What does the market think?

What does Silicon Valley Bank’s failure mean? Are we heading into a recession? Is the Fed done raising interest rates? Will the stock market fall? Everyone has an opinion that is reflected in the market. So let’s see what the market says.

People are rightly concerned about how SVB’s downfall might affect other regional banks. There is full panic in those names.

But for now, at least those fears appear to be contained. If there was real panic in the market beyond the affected names, you would expect stress in junk bonds, senior bonds, investment grade bonds and the Vix. We don’t see any of that right now.

While I find it interesting to watch the market’s reaction to an event, it’s important to remember that the market doesn’t always get the story right and things can change very quickly. Not even two weeks ago, for example, I wrote a post saying:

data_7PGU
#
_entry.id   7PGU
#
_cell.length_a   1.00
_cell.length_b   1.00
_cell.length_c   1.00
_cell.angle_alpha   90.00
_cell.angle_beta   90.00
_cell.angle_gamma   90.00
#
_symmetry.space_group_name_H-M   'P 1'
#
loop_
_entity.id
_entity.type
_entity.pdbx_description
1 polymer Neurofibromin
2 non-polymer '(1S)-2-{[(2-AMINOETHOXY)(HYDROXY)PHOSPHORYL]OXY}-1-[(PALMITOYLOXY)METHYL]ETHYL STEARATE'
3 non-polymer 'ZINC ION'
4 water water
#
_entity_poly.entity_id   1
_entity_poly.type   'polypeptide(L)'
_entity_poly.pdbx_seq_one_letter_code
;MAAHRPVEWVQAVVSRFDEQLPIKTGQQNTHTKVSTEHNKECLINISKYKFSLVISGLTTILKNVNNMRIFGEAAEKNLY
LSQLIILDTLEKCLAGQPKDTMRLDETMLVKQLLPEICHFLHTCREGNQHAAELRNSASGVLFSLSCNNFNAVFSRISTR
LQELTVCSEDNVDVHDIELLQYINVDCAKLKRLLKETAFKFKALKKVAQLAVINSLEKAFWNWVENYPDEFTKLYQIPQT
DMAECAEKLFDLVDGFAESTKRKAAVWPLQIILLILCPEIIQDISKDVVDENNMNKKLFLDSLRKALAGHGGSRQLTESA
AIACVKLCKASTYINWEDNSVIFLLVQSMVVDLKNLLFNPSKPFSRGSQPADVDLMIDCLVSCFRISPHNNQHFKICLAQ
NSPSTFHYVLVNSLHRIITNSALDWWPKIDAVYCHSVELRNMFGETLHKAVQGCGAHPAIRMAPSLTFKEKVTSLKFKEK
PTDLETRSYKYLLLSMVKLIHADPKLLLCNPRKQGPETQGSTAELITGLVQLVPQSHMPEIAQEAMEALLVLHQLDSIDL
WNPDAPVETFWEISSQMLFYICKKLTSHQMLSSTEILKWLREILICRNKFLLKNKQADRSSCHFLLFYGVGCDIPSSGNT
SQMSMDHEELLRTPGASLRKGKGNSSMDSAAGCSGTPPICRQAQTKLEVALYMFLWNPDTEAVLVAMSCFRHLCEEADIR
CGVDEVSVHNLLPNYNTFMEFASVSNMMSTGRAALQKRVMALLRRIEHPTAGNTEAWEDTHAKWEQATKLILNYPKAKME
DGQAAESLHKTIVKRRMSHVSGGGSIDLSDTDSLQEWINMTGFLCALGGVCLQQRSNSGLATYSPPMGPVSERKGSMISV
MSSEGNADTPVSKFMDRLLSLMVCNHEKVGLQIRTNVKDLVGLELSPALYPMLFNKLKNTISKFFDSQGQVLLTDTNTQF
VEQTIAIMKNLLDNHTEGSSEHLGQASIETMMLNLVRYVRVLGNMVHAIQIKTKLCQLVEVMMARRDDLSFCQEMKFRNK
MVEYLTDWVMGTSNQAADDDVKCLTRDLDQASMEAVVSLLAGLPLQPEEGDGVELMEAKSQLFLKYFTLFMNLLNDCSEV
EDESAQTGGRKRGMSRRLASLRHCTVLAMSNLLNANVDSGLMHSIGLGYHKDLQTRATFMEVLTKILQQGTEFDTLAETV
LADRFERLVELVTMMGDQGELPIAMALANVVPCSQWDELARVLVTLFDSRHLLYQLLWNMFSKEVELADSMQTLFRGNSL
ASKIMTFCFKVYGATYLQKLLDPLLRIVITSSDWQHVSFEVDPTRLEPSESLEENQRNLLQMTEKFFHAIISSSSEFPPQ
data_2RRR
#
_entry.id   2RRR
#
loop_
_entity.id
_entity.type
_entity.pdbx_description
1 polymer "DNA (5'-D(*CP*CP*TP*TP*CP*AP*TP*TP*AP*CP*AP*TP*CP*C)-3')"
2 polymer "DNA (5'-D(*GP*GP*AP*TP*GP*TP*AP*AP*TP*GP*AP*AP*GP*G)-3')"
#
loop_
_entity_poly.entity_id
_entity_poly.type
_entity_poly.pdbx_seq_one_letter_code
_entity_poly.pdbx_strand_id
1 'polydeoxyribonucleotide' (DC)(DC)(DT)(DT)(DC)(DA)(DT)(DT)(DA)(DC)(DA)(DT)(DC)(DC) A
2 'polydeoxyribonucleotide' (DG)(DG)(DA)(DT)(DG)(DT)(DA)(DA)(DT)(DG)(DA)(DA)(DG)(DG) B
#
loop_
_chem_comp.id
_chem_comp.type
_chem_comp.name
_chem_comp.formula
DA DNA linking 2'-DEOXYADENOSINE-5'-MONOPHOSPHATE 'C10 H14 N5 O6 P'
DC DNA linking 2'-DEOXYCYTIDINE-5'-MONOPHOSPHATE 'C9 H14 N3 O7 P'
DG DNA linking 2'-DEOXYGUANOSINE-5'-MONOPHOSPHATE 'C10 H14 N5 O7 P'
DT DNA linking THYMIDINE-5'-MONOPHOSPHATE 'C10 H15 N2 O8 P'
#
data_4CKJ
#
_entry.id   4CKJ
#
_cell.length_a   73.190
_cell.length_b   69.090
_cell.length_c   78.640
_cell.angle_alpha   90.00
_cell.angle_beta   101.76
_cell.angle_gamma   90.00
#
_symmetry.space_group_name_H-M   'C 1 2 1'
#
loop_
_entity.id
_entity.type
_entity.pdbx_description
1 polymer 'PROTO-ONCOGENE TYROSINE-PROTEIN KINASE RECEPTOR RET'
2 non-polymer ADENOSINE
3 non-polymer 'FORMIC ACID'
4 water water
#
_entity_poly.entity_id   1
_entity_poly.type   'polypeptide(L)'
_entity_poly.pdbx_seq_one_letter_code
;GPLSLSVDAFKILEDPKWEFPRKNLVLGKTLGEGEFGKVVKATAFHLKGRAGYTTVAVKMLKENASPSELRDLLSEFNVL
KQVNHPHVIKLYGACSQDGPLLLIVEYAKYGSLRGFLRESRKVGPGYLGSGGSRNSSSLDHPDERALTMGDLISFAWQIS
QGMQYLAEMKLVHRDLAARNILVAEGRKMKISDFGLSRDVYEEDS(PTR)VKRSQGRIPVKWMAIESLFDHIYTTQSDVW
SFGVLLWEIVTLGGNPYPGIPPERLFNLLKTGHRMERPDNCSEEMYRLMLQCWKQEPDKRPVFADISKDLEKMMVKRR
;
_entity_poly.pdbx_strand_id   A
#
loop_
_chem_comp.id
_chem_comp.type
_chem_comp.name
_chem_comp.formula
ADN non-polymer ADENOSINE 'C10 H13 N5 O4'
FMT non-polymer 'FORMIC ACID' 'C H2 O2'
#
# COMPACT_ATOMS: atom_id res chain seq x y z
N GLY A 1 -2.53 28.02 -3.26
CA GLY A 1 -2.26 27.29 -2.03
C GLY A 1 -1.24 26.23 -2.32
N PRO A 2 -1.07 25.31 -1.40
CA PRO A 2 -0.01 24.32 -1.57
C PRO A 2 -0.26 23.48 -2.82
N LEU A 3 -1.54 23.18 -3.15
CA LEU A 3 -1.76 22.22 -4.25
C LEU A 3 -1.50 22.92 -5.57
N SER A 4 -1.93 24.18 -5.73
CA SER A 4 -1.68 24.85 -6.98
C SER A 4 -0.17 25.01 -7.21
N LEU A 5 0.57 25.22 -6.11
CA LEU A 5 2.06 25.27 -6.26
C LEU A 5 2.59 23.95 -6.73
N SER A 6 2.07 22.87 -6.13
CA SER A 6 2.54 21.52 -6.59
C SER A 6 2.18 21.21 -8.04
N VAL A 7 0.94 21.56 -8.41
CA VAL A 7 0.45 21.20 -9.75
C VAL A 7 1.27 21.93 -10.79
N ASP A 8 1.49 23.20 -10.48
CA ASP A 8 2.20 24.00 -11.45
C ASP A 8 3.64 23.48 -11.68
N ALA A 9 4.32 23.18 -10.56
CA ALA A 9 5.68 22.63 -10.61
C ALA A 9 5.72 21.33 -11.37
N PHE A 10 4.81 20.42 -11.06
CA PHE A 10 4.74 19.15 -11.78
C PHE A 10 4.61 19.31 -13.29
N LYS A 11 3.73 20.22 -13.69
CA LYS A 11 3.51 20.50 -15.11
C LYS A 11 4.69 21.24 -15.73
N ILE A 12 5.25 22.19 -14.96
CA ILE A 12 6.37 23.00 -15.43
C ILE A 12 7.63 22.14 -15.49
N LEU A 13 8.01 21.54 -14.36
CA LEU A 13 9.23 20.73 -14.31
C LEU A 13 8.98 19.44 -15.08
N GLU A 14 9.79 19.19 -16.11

“There is an interesting dynamic at play where “everyone” seems to be bearish on stocks except the stock market itself.”

I looked at the strength in things like industrials and small caps and semiconductors and asked if maybe the market knows something we don’t. To be fair, I don’t think the market saw SVB coming, but that’s my point. I assume the market is always right, but sometimes it isn’t.

The usual suspects are relatively calm, there is absolute pandemonium in the fixed income market. A few weeks ago, the market was pricing in a 79% chance of a 50 basis point rate hike. Now it says there is a 0% chance it will happen. Zero…period…zero. And just last week there was a 0% chance that the Fed would pause. Now it looks like a coin toss.

Here’s the same chart, GIF for your viewing pleasure. (h/t @nick)

If we go out to December, there is now a 1 in 4 chance that fed funds will be 100 basis points lower than they are today!

The volatility around the rates for December is astronomical.

And perhaps that is the reason why the stock market is holding up relatively well. It knows that the feed is ready. But the narrative can quickly shift from “whew, it’s done” to oh no, “we’re going into a recession.”

One of the biggest takeaways for me over the past few days is that risk is what you don’t see coming. It’s never what the headlines say.

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